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Pfizer said today it will supply the US government with an additional 100 million doses of its Covid-19 vaccine under a new agreement between the pharmaceutical giant and the Trump administration.

Pfizer and its German partner BioNTech said that will bring their total current commitment to 200 million doses for the US that should be enough to vaccinate 100 million people with the two-shot regimen. The government also has an option to purchase an additional 400 million doses.

“This new federal purchase can give Americans even more confidence that we will have enough supply to vaccinate every American who wants it by June 2021,” said Health and Human Services Secretary Alex Azar in a statement. The cost to taxpayers: $1.95 billion for the additional 100 million doses.

To aid vaccine production, the government said it is using its authority under a Cold War-era law that allows it to direct private manufacturing.

Pfizer’s vaccine was the first to be approved for emergency use by the Food and Drug Administration. It has now been joined by another two-shot vaccine from Moderna, developed in close collaboration with the National Institutes of Health. The government began shipping the Pfizer vaccine to states last week, and the one from Moderna this week.

The priority groups for first vaccination include health care workers and nursing home residents. Gradually more Americans will have access to the free vaccines, which have been shown to be highly effective in clinical studies undertaken so far.

Separately, HHS announced it has joined forces with another big pharma company — Merck— to support the large-scale manufacture of a promising treatment for patients suffering from severe Covid-19 illness.


The treatment, still under investigation and not yet approved by the FDA, is known as MK-7110. It has the potential to minimise the damaging effects of an overactive immune response to Covid-19. This immune overdrive unleashes a cascade of effects on the human body, complicating the life-saving efforts of doctors and nurses.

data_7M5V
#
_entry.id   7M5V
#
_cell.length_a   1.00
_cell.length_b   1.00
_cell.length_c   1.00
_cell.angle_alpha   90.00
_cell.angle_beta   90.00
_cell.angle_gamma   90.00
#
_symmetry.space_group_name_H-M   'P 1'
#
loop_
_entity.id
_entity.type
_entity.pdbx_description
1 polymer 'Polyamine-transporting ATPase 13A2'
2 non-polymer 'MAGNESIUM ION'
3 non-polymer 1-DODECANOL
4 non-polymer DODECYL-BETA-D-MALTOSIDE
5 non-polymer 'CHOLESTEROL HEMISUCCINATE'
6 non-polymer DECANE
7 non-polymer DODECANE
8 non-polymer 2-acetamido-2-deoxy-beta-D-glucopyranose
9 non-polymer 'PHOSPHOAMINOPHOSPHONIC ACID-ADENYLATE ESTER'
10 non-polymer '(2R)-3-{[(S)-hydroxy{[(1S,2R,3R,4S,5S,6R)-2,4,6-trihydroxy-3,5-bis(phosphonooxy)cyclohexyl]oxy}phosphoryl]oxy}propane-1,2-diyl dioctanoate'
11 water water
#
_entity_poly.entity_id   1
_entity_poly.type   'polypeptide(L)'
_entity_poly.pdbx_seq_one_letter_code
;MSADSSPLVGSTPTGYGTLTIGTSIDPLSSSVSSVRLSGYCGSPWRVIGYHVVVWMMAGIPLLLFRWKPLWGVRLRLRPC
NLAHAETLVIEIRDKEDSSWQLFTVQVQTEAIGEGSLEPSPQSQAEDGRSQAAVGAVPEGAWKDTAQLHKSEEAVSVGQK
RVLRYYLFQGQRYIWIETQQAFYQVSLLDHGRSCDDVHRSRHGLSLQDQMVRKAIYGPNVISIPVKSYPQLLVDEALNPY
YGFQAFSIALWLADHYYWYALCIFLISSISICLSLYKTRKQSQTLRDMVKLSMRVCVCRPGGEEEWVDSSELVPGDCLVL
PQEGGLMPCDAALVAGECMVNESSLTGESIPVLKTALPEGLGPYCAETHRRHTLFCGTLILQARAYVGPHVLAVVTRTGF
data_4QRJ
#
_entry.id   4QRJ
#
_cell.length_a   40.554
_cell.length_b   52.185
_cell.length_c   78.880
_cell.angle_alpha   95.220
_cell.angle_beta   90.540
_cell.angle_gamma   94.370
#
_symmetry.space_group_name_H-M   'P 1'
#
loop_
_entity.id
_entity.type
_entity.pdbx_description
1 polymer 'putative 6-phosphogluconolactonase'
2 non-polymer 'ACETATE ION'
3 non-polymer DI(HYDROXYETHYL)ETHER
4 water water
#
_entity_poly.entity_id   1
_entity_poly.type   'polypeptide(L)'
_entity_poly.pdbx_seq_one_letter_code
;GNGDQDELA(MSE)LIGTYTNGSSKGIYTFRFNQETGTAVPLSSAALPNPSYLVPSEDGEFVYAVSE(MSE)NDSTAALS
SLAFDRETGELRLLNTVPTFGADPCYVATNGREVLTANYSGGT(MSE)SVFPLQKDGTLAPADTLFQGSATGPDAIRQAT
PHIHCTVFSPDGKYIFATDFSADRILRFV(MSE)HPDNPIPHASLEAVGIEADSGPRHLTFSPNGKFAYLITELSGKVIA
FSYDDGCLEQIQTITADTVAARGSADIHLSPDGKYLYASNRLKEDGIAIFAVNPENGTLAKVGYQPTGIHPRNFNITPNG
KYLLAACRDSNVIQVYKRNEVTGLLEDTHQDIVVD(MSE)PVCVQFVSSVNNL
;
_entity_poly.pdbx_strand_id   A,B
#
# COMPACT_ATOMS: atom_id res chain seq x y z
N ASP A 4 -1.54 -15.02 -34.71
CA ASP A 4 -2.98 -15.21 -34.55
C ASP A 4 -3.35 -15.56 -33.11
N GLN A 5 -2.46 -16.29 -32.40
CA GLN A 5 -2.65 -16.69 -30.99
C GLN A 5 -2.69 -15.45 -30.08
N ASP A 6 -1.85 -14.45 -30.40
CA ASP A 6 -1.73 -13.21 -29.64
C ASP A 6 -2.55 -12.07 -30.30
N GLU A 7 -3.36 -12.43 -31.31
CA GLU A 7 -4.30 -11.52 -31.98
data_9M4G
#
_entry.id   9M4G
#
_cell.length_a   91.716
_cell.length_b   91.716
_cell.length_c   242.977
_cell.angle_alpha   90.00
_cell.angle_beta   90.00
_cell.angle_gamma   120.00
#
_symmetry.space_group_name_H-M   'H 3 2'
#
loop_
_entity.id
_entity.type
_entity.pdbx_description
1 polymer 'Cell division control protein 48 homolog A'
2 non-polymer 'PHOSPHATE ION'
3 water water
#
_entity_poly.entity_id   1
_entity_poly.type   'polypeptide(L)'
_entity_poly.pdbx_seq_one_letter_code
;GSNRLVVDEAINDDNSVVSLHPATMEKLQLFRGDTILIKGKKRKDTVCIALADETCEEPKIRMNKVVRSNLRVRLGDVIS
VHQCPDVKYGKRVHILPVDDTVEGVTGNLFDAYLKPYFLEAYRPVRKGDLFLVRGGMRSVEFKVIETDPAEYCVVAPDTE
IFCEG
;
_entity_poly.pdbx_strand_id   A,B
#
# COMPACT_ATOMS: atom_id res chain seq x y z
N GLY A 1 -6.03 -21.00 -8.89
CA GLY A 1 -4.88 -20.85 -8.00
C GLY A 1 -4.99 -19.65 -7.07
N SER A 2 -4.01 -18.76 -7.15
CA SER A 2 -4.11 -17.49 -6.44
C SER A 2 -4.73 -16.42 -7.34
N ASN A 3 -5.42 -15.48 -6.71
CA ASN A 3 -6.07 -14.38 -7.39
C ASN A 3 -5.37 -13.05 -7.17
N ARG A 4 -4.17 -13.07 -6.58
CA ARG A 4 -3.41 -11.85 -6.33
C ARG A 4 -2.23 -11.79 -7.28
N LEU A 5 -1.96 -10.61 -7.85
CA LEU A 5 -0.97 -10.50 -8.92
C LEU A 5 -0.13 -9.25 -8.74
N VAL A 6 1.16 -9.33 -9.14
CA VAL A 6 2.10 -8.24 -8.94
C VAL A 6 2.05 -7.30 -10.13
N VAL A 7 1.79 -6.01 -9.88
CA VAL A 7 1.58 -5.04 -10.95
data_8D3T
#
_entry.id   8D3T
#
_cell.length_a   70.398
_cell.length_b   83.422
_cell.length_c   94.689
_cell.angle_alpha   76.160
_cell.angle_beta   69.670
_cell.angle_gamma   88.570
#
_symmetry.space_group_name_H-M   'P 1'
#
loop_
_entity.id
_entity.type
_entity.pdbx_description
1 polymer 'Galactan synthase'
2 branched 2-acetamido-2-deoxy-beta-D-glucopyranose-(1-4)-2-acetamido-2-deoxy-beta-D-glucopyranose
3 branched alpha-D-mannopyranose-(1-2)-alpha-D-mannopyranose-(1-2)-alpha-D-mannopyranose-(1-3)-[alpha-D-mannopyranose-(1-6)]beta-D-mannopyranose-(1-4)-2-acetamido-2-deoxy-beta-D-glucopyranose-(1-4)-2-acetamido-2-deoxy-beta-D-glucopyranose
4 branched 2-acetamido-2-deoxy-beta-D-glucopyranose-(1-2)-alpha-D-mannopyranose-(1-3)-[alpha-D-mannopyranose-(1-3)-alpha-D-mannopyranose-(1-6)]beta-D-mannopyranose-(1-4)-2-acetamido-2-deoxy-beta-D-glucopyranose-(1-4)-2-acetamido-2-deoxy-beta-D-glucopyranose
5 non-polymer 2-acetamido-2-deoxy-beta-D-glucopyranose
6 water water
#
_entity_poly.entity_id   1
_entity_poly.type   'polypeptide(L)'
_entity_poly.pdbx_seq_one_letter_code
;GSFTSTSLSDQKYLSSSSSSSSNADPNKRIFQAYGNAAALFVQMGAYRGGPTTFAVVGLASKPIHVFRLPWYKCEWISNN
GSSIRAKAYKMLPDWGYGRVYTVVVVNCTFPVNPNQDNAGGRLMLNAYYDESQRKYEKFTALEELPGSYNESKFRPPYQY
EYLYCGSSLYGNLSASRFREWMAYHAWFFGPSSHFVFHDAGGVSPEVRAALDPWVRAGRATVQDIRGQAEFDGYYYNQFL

The government is paying Merck about $356 million to fast-track production of its treatment under the auspices of Operation Warp Speed, a joint effort between HHS, the Pentagon, and drug companies to develop vaccines and treatments for Covid-19. It’s the same collaboration that led to Moderna’s vaccine. The money will allow Merck to deliver up to 100,000 doses by June 30, if the FDA clears the treatment for emergency use.

The current wave of Covid-19 is straining hospitals in a number of states, from California to Pennsylvania, and Oklahoma to Rhode Island. Having better treatments would help keep patients out of intensive care, improving their chances of survival and reducing the burden and stress on hospital staff.

Under the Pfizer deal announced Wednesday, the company will deliver at least 70 million of the additional vaccine doses by June 30, with the remaining 30 million to be delivered no later than July 31.

“With these 100 million additional doses, the United States will be able to protect more individuals and hopefully end this devastating pandemic more quickly,” Pfizer CEO Albert Bourla said in a statement. “We look forward to continuing our work with the US government and healthcare providers around the country.”



School Board members caught mocking parents over lockdown — They thought their Zoom call was private…




‘They want to smoke pot without their kids around’

There are growing calls for board members of the Oakley Union Elementary School District Board of Education to resign after they were caught making fun of students and parents still being at home.

About seven minutes into the video, the board realizes that they are public and that parents are on the call and listening to all of this, so they abruptly cut it off.


No one from the school district or any of the board members have commented.

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Facebook temporarily bans ads for weapons accessories following Capitol riots



Facebook is temporarily banning advertisements for weapons accessories and protective gear amid the fallout from the Jan. 6 riots at the U.S. Capitol and days before President-elect Joe Biden’s inauguration.